History

Name Of The Game: 11 Ancient Board Games

People have played games since the dawn of time. Most were just for fun, but some were used to teach strategy, while other games had religious significance. Keep reading to learn about some of the most ancient games in the world.

Terni Lapilli

Terni Lapilli is an ancient Roman game invented in the first century BC, and very similar to Noughts and Crosses that we play today, otherwise known as Tic Tac Toe. The familiar grid marks of the game have been found all over Rome. The Romans used pieces to move on the board rather than writing in the X’s and the O’s like we do today.


Tafl

The Vikings invented the game of hnefatafl or Tafl, and because they were a seagoing people, this game spread across Europe. All that is known about the game is that it involves capturing a king, but the remaining rules are not known. It does appear to be similar to chess and an interesting strategy game all the same.


Senet

Another game from around 3000 BC is Senet, an ancient Egyptian board game. Apparently King Tut was even a fan. The game was considered lucky and served as a talisman for the journey of the dead. It is one of the oldest board games in the world, and was plaed on a 30-square board with two sets of pawns, but the exact rules have been lost forever.


The Royal Game of Ur

Not only is this game still played today, we still play by the original rules from 3000 BC! The Royal Game of Ur is also called The Game of Twenty Squares and originated in Mesopotamia. It must have caught on and spread like wildfire, because the remnants of the game have been found in many places worldwide, including Egypt and India. The game was played with markers and dice and involved two players, who had to reach the end of hte board to win.


Pachisi

The cross and circle game known as Pachisi is the original ancient form of today’s modern game known as Ludo. Pachisi means “twenty fire” and originated in India, but historians do not know when the game was invented. The game is played on a symmetrical cross and you must move your piece through the board.


Mancala

The game of mancala is still played today. The word “mancala” means “to move” in Arabic, and actually is a generic term referring to a group of ancient board games involving count and capture strategies. The very first games were likely played by the Egyptians as early as 1000 BC. Over 800 ancient versions of the game, played with small stones or seeds, have been identified. All games are two players and involve strategy of dropping the seeds or stones in holes. Some games used holes in the ground while others used holes carved into a board or other playing surface. The objective is usually to capture all or some of your opponent's stones. Versions of mancala played around the world include Bao la Kiswahili in Eastern Africa, Congkak in South Asia, Kalah in North America, and Oware and Ashanti played worldwide.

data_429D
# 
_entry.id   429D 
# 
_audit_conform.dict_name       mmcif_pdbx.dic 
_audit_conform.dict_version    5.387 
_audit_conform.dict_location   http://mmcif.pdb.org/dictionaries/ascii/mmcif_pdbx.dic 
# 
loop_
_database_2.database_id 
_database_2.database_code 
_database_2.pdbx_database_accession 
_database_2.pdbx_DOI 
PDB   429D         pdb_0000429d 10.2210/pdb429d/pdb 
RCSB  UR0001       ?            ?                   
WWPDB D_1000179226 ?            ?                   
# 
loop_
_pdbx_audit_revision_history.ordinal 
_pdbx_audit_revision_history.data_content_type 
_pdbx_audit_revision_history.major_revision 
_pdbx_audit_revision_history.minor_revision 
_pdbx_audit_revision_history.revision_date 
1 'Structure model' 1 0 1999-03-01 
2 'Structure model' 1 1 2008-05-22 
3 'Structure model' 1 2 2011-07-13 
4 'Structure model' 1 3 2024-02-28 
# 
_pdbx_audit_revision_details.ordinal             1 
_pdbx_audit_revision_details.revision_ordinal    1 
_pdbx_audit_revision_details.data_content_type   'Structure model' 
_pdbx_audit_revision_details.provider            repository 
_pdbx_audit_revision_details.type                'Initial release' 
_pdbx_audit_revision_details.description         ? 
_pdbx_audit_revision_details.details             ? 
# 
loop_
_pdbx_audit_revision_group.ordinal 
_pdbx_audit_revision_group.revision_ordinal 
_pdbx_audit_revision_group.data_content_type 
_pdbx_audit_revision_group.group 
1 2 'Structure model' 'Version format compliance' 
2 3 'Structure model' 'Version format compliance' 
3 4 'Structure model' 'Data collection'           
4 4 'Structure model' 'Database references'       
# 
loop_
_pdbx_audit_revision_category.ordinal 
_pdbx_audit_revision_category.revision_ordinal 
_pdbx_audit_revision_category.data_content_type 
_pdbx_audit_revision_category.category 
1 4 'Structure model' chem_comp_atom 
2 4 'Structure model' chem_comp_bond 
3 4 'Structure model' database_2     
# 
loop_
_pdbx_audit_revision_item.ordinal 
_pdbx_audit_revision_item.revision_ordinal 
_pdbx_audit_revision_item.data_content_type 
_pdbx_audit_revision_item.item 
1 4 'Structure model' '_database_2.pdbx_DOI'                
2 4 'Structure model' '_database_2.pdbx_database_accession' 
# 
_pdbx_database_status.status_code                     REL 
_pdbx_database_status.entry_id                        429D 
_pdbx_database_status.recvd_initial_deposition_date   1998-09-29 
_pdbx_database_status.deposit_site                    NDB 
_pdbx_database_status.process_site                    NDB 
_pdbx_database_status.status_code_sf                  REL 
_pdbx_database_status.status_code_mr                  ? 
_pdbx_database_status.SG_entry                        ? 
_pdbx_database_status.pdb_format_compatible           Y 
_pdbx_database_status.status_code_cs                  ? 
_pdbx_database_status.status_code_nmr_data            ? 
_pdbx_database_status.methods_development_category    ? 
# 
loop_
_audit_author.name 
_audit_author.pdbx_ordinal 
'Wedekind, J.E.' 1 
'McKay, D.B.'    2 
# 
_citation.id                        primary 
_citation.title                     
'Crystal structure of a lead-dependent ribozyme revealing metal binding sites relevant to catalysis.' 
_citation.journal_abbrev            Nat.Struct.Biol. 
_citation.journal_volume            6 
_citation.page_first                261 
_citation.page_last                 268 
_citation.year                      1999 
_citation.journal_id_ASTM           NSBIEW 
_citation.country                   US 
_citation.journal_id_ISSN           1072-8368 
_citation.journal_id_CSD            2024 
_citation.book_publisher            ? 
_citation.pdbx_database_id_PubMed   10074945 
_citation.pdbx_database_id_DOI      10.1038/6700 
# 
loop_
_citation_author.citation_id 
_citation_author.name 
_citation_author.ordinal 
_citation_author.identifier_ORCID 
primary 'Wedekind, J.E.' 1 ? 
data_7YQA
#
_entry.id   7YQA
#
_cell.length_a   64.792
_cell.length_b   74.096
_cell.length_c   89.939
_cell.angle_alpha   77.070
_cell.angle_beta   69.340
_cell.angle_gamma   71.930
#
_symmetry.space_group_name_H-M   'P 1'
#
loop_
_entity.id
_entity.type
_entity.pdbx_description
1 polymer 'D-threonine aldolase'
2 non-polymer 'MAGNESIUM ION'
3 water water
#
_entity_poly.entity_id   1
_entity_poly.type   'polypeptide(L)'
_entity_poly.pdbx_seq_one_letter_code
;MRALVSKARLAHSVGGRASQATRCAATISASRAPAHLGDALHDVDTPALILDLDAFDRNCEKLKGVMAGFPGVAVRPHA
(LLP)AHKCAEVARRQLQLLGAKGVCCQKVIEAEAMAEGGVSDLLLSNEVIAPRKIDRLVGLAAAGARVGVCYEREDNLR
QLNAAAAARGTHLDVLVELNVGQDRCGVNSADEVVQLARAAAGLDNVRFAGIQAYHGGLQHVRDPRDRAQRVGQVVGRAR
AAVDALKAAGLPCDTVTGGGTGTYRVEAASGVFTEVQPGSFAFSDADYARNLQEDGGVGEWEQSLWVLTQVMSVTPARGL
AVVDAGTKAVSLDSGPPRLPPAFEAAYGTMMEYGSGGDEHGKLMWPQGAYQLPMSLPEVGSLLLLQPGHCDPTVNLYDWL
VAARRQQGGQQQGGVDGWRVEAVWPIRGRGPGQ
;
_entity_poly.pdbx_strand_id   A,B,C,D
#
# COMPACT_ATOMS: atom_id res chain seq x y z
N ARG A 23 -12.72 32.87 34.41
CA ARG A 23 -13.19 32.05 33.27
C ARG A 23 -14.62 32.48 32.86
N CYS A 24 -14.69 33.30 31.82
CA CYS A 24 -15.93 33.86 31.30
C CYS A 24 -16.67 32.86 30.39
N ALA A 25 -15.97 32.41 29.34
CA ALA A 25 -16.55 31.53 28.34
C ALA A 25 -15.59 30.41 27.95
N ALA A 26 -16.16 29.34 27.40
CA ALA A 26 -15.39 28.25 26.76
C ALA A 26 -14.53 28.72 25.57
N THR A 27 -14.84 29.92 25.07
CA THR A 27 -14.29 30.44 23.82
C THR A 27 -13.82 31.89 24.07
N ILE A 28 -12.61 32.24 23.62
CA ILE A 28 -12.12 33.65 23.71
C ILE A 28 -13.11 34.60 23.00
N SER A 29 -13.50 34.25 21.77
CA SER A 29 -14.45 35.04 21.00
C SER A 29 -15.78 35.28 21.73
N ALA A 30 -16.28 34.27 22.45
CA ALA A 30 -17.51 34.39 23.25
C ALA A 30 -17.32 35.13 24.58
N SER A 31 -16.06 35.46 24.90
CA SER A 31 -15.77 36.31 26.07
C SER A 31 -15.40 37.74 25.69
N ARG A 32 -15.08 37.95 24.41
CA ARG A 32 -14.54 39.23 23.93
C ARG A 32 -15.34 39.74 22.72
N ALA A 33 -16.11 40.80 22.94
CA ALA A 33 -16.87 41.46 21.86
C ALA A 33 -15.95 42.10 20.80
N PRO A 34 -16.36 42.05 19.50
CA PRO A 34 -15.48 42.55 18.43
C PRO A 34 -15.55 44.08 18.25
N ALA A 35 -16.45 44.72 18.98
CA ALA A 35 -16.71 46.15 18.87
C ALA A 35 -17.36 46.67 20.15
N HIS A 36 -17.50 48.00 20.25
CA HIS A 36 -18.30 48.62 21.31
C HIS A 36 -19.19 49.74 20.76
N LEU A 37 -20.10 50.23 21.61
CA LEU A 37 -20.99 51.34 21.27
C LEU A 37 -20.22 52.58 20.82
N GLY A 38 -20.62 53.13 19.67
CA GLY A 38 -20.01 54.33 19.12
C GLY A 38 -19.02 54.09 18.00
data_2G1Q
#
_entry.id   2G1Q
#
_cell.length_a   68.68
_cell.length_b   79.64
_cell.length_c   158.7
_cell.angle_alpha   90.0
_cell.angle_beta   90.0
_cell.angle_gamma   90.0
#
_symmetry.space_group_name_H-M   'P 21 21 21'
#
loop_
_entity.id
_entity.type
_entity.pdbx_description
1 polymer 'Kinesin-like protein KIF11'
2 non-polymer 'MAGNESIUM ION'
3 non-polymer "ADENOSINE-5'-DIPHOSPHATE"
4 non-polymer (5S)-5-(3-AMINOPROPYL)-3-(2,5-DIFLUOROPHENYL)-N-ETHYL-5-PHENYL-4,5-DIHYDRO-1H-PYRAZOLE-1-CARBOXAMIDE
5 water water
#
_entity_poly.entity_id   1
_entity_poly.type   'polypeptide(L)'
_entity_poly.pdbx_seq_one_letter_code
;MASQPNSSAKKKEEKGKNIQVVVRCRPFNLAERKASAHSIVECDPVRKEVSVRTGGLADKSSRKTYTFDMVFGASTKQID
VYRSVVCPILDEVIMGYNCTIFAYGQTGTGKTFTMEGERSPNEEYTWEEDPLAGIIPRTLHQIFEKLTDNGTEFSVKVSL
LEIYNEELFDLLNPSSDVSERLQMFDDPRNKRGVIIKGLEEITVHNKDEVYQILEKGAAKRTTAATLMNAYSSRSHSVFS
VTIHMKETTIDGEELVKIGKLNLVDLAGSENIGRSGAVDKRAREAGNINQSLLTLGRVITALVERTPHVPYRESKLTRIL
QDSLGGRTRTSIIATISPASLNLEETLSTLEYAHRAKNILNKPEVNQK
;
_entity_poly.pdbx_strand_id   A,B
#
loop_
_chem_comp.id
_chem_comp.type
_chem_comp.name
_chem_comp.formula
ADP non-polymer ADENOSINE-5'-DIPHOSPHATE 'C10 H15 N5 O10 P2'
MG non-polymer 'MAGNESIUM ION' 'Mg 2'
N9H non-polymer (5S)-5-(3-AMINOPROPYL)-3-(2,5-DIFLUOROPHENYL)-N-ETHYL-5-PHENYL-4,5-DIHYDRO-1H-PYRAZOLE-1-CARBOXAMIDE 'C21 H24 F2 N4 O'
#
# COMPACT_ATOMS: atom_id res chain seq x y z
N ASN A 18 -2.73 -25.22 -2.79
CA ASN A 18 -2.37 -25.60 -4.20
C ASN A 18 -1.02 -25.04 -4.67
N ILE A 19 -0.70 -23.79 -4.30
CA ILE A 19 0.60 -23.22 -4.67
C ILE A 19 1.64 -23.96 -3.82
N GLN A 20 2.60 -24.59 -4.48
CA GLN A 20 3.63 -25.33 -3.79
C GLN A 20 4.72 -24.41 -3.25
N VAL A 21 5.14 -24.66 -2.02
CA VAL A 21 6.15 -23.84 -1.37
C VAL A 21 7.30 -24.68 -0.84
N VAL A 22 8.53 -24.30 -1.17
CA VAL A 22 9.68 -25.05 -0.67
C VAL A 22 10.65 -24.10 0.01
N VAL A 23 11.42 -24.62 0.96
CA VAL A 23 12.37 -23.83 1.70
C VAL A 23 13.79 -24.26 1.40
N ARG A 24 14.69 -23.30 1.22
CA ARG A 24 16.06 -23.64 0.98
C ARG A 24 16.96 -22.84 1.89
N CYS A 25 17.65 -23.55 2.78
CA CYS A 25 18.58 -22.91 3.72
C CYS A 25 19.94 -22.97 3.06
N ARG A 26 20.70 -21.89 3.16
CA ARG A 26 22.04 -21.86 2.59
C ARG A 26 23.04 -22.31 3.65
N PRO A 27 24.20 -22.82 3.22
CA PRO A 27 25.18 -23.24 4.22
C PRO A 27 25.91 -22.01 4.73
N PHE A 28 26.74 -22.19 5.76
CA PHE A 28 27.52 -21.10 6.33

Chaturanga

This old Indian gem of a board game is believed to have started around 6th century AD and is a precursor to the modern game of chess. The game’s name “chaturanga” is translated as “having four limbs”, and is thought to have been invented by military strategists. It was played on an 8 inch square board called the ashtapada. While the exact rules of chaturanga have been lost, the game seems surprisingly similar to chess in that either the white or black pieces have to checkmate the other side.


Go

The Chinese game of Go was first played in China more than 3000 years ago. It is played throughout Asia, as Wei Ch'i in China and Baduk in Korea, and is very popular today in Japan, so much so that newspapers run columns about the game.


Chess

As mentioned, modern day chess can trace its roots to Chaturanga, a chess-like game played in India around 600 AD. Chess is played worldwide today, and there are competitive professional players and world champions. There are many versions of the game, including the Chinese chess version known as Xiangqi and Japanese chess called Shogi, both of which were invented in around 800 AD. Near the end of the 1400s, the bishop and queen were added to the Western version of chess.


Draughts

Long before it became the popular game we know today as checkers, it was called draughts. The familiar square board is used to play several strategy games, all involving two players and all involving diagonal moves to capture your opponent’s pieces. The word “draughts” comes from the more ancient word “alquerque” which means “to draw or to move”. The most popular form today is known as English draughts or American checkers, but there are also Russian draughts; all three are played on an 8x8 inch board. International draughts is played on a 10x10 board and Canadians have gone big with a 12x12 board for Canadian checkers.


Mah Jongg

Mah Jongg is another Asian originated game that dates back to 800 AD. It was originally a card game, but today is played with beautifully etched tiles and is extremely popular in Asia and worldwide. The modern version of Mah Jongg that we all play today is thought to have originatedin the 1800s in China.

There are even very popular computer games today too!

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